Strangeland Review – A lacking narrative wrapped in gorgeous visuals

Gare – Monday, June 7, 2021 5:01 PM
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Strangeland is the latest point & click adventure game from Wormwood Studios, the creators of 2012’s Primordia – starring a disturbed man forced to perpetually witness the death of a woman she loves, the game sends players to the twisted, otherworldly carnival of the titular Strangeland, where they must find some much-needed answers to all the big WH questions you can imagine. And while I do fully realize that sometimes, the journey is more important than the destination, I also believe you sort of have to make the journey worthwhile enough for that to apply. Sadly, Strangeland’s strange journey isn’t quite as intricate and memorable as the preview screenshots would have you believe, and its conclusion will likely elicit many a “That’s it?” from adventure gamers looking for a strong, satisfying narrative.

A stranger in a Strangeland

But since I don’t want to sour anyone’s mood right off the bat, let’s start with the good. Visually, the game is striking, haunting and positively nightmarish in design. There’s some genuinely bone-chilling, blood-curdling imagery peppered throughout the protagonist’s adventures, and the overall mood of Strangeland, with its relentless, all-permeating gloominess, is one I could certainly soak myself in. The writing is competent, with splashes of cryptic-poetic dialogue that’ll make you want to dig deeper to analyze the game’s symbols and metaphors. The voice acting is similarly enjoyable, with the cast featuring some pleasantly familiar faces, or rather, voices – it was great to hear Abe Goldfarb of Blackwell fame in the role of the protagonist, and I similarly enjoyed the performances of the various side characters as well, such as the massive, gatekeeping gate-clown who tells you a joke every time you die and reincarnate, or Eight-Three, the ominous talking furnace, just to name a few.

In terms of puzzles, Strangeland is more or less on the easy side, although players who’d rather not spend entire afternoons pixel-hunting or thinking up ludicrous solutions will no doubt appreciate this simpler approach – or the fact that the game actually has a built-in hint system in the form of a payphone that dispenses hints, making it nigh-impossible to get stuck. Having said that, the game also feels surprisingly linear due to its streamlined puzzle design – usually when you find a new item, you’ll almost immediately know how or where you should use it in order to get the next item, and this sort of pattern kind of just keeps on repeating until the finale. It doesn’t help that Strangeland, the bizarre carnival you’re stuck in, only consist of a handful of screens, which doesn’t really change for the majority of the game, causing the overall experience to feel extremely constrained and claustrophobic. If you want an epic journey spanning multiple locales, you won’t find it here.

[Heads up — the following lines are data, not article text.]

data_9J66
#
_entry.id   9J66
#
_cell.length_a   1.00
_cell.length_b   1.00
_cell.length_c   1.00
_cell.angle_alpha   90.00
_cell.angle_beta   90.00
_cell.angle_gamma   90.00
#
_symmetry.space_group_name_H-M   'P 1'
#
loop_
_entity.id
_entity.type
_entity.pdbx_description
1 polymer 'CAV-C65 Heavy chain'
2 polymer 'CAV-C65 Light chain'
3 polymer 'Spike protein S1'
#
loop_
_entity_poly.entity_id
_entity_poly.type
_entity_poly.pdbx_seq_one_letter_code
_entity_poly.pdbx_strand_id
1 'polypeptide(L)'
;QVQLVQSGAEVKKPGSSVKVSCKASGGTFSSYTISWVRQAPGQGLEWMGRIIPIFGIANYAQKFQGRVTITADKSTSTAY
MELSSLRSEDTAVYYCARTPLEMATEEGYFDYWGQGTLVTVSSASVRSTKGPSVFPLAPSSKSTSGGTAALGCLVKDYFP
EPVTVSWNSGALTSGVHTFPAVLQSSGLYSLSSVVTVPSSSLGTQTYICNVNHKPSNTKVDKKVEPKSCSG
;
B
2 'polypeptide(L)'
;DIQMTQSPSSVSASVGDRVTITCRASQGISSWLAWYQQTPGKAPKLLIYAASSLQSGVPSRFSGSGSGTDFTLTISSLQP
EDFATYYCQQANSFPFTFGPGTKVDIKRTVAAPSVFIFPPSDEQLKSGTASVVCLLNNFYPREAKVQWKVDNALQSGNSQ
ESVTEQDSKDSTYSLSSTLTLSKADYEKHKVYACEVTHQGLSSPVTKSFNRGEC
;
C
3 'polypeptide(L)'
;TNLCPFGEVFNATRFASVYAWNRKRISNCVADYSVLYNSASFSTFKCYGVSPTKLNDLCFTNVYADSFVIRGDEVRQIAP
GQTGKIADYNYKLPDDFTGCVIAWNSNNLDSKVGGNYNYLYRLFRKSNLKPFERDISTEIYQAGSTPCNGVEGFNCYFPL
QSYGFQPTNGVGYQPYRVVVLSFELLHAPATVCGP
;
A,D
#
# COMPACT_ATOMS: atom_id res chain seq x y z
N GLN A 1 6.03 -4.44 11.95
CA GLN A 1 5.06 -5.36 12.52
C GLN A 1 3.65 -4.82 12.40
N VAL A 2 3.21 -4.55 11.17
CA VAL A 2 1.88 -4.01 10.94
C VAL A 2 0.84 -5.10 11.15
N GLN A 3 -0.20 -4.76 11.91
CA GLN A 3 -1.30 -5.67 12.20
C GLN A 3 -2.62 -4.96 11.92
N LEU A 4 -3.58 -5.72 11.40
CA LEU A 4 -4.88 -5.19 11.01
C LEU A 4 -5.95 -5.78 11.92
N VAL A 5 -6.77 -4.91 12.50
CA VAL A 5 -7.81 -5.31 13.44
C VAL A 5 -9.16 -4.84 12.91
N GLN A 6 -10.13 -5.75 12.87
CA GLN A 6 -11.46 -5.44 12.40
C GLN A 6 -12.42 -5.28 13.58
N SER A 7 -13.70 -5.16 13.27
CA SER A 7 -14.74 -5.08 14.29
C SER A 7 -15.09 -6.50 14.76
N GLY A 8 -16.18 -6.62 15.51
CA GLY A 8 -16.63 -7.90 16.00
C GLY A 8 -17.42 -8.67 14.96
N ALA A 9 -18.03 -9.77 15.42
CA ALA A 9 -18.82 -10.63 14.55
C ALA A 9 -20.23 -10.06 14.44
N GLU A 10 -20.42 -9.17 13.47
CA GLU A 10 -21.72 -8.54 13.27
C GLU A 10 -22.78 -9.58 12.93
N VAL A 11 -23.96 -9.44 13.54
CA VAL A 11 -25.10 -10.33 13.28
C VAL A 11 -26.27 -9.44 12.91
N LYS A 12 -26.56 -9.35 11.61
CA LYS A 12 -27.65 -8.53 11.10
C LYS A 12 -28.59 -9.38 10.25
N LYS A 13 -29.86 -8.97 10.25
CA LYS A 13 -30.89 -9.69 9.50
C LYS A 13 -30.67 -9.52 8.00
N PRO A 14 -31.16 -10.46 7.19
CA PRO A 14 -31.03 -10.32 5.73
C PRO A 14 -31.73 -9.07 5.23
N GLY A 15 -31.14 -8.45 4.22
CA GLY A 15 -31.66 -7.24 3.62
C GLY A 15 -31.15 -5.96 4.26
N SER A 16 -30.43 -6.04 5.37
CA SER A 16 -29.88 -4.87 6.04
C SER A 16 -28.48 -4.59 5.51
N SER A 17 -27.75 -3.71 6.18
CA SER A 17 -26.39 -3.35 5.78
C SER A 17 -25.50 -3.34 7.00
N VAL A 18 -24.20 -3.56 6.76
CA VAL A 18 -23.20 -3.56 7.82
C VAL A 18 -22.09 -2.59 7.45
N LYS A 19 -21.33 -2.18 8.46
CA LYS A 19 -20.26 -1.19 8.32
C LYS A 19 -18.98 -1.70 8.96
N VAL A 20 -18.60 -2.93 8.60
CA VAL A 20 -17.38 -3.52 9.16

Bullet points of tragedy

But I’m not one to begrudge a game for somewhat simpler puzzles – instead, the reason I had to file Strangeland away as a disappointment was its narrative. Or rather, the lack of it. Don’t get me wrong, I get that the game is completely mired in symbols, visual metaphors and all that good stuff. I do appreciate that. It’s just that… nothing is fleshed out. Like, at all. You do indirectly get answers to some of the most basic questions of the narrative: who the woman is, why she died, what Strangeland is and why the main character is stuck there. It can all be pieced together with little to no detective work, and even putting aside the fact that it’s the kind of story we’ve seen play out in movies, films and games a hundred times over, the way it’s presented to the player makes it come off as a series of bullet points that a teacher hastily reads out to you at the end of the class before telling you to write a four-page essay based on those keywords. Except… the game never bothers writing that essay. There’s no character development, no flashbacks, no fleshing-out of relationships, there’s… nothing, aside from some harrowing visual metaphors and a tacked-on message at the end about mental health and learning to move on. Needless to say, this also made it exceedingly difficult for me to emotionally connect to anything that was happening on-screen; it’s all extremely vague, and the story expects the player to just fill out the blanks with whatever interpretation they want to go with. There’s almost nothing to work with in terms of an actual story – the game legitimately ends before it even has a chance to begin.

Final thoughts

Did I hate playing Strangeland? Not really, no. The atmosphere sucked me in, the various bizarre characters were fun to converse with and the voice acting was also quite pleasant. So there’s that. I’ve played worse games. Trust me, I have. Heck, I could’ve even overlooked the relatively straightforward puzzle design, although I’m sure veteran puzzle-solvers will find the game frustratingly easy as a result. But most important of all, I really wish the game actually told you an intriguing, fleshed-out story with characters you learned to love and care about – instead, it tosses you the cliff notes edition of their tragedy before abruptly rolling the credits.


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